Human Capital Management, Leadership, Risk Management, Total Rewards, Total Well-Being

Measuring Culture as a Driver of Organizational Health


As discussed in Part 1 of our Organizational Health blog post series, business leaders must be intentional about developing their organization’s culture, connecting it to strategy, and getting buy-in from employees. But how can you be intentional about culture if you don’t know what your culture is or how to measure it?  In a 2016 Global Human Capital Trends survey conducted by Deloitte, only 28 percent of survey respondents believe they understand their culture well, while only 19 percent believe they have the “right culture”. It’s clear that many organizations find it difficult to measure and even more difficult to manage culture.

Exude, in conjunction with our partner Work Effects, has identified 10 dimensions of culture that can be used to better understand and measure your organization’s culture. Each of the 10 dimensions (illustrated below) represent the unique attributes of an organization. Each attribute has characteristics that make you, you.  For example, when evaluating the first dimension, ‘customer’, you’re looking to gauge your organization’s approach to relationship building.  Are you a high touch firm like Zappos or transactional business like Amazon? Neither is right or wrong because culture is measured on a good to good scale. Your organization must decide which approach best aligns to your strategic objectives, vision, mission and values.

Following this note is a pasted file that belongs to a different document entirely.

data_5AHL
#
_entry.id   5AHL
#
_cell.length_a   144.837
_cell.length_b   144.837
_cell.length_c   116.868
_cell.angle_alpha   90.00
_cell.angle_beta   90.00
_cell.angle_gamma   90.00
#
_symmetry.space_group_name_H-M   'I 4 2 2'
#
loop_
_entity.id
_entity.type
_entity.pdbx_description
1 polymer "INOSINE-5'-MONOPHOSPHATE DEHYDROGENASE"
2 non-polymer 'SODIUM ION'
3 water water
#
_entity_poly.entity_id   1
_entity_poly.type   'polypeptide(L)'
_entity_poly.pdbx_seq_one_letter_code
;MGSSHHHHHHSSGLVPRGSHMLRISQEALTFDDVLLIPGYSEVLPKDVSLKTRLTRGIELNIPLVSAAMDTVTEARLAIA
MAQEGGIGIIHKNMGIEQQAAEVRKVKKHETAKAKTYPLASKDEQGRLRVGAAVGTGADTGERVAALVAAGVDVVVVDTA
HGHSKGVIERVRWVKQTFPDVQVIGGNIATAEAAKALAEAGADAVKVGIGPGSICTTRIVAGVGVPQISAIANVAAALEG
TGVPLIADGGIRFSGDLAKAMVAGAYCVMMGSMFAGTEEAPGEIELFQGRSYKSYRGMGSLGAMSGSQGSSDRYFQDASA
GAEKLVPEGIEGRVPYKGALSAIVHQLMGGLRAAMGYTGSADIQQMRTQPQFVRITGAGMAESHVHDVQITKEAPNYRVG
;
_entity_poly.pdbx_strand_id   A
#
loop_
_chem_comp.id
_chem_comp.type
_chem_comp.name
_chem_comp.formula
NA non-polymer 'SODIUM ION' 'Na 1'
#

10 Dimensions of Culture

  1. Customer
  2. Market Approach
  3. Decision Making Location
  4. Risk Tolerance
  5. Loyalty
  6. Decision Making Information
  7. Atmosphere
  8. Results
  9. Focus
  10. Organizational Approach

By adjusting your organization’s view of culture – so that it aligns and supports your organizational strategy, your organization will begin to realize its full potential. Everyone will now be working with a common understanding of how the work should get done to accomplish their strategic objectives.  A misaligned culture inhibits performance and slows growth, whereas a culture that is aligned to strategy becomes “purposeful” and complements an organization’s strategy and ultimately accelerates results.

Every organization has a unique culture, a system of beliefs and values that determine how the organization accomplishes goals and gets things done. Understanding your culture and aligning it to strategic goals is a first step to achieving organizational health. This alignment creates focus that allows organizations and its employees to outperform competition and achieve strategic objectives.